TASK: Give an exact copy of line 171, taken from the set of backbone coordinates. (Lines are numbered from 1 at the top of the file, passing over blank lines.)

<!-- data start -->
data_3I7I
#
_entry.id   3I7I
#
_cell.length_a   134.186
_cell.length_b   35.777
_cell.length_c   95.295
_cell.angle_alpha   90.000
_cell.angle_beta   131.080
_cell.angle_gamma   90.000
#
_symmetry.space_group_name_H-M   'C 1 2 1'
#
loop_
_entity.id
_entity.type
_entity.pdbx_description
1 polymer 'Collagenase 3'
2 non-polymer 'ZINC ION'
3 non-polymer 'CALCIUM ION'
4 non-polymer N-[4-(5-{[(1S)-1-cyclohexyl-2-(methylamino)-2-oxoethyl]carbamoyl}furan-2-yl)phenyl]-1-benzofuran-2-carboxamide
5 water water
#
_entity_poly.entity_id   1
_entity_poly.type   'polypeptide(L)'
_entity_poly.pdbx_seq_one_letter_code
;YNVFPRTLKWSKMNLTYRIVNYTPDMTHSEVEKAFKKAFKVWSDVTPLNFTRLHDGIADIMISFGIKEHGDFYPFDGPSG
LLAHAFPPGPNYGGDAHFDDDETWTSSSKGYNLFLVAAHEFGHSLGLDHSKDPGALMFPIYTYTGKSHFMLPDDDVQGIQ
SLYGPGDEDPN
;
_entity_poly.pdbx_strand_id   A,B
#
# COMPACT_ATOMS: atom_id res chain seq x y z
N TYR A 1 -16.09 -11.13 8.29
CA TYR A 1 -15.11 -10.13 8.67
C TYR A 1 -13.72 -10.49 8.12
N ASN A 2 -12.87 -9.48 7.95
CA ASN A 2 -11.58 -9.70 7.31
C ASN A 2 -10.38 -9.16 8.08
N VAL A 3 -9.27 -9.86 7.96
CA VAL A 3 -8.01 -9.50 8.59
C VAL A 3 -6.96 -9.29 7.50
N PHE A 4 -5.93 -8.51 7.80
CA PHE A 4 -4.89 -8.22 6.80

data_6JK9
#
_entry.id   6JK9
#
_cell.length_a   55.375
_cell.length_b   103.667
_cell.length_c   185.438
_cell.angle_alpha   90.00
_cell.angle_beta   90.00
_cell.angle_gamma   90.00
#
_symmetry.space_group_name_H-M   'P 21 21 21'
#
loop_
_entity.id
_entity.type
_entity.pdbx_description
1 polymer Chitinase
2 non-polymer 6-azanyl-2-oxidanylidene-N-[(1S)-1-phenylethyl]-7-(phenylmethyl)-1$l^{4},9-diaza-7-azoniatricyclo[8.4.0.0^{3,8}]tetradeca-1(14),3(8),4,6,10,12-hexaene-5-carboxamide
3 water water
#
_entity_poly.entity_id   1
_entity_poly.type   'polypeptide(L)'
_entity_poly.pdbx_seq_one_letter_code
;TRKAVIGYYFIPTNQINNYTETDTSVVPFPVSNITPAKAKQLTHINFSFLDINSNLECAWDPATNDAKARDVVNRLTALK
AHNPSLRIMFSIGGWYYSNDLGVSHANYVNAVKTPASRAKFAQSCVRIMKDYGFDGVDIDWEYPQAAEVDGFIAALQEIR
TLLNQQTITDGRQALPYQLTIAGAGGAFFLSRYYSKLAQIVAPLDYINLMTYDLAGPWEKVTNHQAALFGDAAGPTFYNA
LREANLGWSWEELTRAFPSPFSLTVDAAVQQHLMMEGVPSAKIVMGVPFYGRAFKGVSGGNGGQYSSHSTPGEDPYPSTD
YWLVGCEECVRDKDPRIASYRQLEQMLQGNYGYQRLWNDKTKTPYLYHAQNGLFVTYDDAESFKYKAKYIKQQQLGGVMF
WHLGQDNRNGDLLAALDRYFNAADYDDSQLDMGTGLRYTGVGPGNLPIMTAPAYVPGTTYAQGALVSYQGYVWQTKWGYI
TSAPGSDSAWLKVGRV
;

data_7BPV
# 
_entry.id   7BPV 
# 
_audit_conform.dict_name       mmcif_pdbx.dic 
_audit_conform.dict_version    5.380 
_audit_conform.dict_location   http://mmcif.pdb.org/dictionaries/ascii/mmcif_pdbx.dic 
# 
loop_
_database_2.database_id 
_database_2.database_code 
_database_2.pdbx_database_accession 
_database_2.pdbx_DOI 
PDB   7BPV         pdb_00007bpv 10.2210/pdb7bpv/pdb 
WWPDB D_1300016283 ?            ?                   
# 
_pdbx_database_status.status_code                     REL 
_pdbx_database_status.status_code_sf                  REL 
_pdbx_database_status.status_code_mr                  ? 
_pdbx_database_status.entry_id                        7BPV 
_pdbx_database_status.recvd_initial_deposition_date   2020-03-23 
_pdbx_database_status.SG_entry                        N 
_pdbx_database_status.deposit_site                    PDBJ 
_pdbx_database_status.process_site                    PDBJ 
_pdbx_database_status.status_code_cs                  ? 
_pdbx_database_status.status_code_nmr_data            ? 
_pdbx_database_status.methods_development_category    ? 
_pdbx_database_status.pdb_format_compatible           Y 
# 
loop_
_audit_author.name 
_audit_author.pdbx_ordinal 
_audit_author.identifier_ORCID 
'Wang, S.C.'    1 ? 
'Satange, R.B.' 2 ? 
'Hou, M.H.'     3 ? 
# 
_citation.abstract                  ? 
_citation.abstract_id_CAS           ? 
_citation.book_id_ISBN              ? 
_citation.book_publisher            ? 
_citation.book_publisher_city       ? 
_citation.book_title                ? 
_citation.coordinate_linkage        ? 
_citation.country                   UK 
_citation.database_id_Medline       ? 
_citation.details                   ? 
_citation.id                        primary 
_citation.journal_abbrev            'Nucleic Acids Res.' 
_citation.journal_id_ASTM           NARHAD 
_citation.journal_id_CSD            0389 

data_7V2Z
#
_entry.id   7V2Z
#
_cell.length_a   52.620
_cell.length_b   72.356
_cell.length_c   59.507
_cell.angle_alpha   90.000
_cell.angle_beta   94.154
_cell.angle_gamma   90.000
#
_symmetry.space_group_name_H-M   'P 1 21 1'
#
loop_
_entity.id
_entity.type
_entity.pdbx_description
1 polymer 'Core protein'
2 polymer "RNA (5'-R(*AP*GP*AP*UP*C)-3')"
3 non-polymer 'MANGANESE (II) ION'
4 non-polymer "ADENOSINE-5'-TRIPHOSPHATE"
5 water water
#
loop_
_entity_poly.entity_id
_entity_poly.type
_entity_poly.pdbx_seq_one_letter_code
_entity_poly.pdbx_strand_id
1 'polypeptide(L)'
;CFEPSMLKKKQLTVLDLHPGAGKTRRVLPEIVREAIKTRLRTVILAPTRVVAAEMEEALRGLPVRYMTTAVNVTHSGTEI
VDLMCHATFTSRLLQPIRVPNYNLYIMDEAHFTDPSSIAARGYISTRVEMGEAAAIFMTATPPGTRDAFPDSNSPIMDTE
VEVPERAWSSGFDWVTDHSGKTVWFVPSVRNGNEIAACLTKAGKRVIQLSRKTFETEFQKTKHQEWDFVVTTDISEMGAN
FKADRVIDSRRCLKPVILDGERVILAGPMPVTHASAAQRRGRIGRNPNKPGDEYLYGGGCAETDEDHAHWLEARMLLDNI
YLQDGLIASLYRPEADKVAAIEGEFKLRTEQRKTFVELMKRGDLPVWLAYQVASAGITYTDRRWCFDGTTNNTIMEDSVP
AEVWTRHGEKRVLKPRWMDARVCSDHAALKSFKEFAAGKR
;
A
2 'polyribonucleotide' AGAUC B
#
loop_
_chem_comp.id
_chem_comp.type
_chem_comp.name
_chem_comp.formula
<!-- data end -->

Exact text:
_chem_comp.formula